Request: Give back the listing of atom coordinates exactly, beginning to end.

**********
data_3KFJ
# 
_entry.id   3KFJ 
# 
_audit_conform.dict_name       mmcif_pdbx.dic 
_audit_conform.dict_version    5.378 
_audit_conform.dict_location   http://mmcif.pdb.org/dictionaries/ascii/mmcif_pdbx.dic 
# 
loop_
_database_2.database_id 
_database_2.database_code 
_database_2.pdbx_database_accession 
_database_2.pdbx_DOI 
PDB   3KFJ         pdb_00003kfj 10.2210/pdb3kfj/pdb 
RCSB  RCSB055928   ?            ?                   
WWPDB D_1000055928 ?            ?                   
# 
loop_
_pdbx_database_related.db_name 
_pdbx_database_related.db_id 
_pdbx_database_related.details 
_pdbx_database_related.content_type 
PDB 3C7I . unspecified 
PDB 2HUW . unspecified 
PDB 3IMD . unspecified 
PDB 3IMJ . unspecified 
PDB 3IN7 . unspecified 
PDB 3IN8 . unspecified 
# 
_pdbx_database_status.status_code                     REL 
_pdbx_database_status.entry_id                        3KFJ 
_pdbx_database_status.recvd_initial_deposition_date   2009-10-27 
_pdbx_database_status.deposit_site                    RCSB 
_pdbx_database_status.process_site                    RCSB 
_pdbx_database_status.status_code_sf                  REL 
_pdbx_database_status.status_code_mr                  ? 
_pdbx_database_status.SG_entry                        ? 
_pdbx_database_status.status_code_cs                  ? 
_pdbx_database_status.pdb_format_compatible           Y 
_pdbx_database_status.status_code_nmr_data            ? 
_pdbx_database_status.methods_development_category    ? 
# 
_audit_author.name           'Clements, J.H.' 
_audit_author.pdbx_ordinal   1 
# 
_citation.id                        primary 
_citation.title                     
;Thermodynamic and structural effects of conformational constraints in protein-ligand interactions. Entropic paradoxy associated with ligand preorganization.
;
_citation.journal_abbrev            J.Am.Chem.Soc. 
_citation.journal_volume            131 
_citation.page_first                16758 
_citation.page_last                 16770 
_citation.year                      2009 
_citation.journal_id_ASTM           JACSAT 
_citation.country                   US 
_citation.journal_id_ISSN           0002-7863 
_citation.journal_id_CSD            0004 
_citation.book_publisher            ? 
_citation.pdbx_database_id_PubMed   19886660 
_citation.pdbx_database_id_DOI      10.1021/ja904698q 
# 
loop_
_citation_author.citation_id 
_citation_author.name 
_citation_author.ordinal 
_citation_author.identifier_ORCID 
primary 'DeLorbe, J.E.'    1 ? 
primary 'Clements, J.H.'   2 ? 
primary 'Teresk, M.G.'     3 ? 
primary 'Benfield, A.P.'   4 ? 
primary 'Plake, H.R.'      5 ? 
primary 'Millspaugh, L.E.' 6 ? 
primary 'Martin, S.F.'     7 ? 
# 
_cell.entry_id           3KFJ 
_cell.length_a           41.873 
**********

data_3KFJ
# 
_entry.id   3KFJ 
# 
_audit_conform.dict_name       mmcif_pdbx.dic 
_audit_conform.dict_version    5.378 
_audit_conform.dict_location   http://mmcif.pdb.org/dictionaries/ascii/mmcif_pdbx.dic 
# 
loop_
_database_2.database_id 
_database_2.database_code 
_database_2.pdbx_database_accession 
_database_2.pdbx_DOI 
PDB   3KFJ         pdb_00003kfj 10.2210/pdb3kfj/pdb 
RCSB  RCSB055928   ?            ?                   
WWPDB D_1000055928 ?            ?                   
# 
loop_
_pdbx_database_related.db_name 
_pdbx_database_related.db_id 
_pdbx_database_related.details 
_pdbx_database_related.content_type 
PDB 3C7I . unspecified 
PDB 2HUW . unspecified 
PDB 3IMD . unspecified 
PDB 3IMJ . unspecified 
PDB 3IN7 . unspecified 
PDB 3IN8 . unspecified 
# 
_pdbx_database_status.status_code                     REL 
_pdbx_database_status.entry_id                        3KFJ 
_pdbx_database_status.recvd_initial_deposition_date   2009-10-27 
_pdbx_database_status.deposit_site                    RCSB 
_pdbx_database_status.process_site                    RCSB 
_pdbx_database_status.status_code_sf                  REL 
_pdbx_database_status.status_code_mr                  ? 
_pdbx_database_status.SG_entry                        ? 
_pdbx_database_status.status_code_cs                  ? 
_pdbx_database_status.pdb_format_compatible           Y 
_pdbx_database_status.status_code_nmr_data            ? 
_pdbx_database_status.methods_development_category    ? 
# 
_audit_author.name           'Clements, J.H.' 
_audit_author.pdbx_ordinal   1 
# 
_citation.id                        primary 
_citation.title                     
;Thermodynamic and structural effects of conformational constraints in protein-ligand interactions. Entropic paradoxy associated with ligand preorganization.
;
_citation.journal_abbrev            J.Am.Chem.Soc. 
_citation.journal_volume            131 
_citation.page_first                16758 
_citation.page_last                 16770 
_citation.year                      2009 
_citation.journal_id_ASTM           JACSAT 
_citation.country                   US 
_citation.journal_id_ISSN           0002-7863 
_citation.journal_id_CSD            0004 
_citation.book_publisher            ? 
_citation.pdbx_database_id_PubMed   19886660 
_citation.pdbx_database_id_DOI      10.1021/ja904698q 
# 
loop_
_citation_author.citation_id 
_citation_author.name 
_citation_author.ordinal 
_citation_author.identifier_ORCID 
primary 'DeLorbe, J.E.'    1 ? 
primary 'Clements, J.H.'   2 ? 
primary 'Teresk, M.G.'     3 ? 
primary 'Benfield, A.P.'   4 ? 
primary 'Plake, H.R.'      5 ? 
primary 'Millspaugh, L.E.' 6 ? 
primary 'Martin, S.F.'     7 ? 
# 
_cell.entry_id           3KFJ 
_cell.length_a           41.873 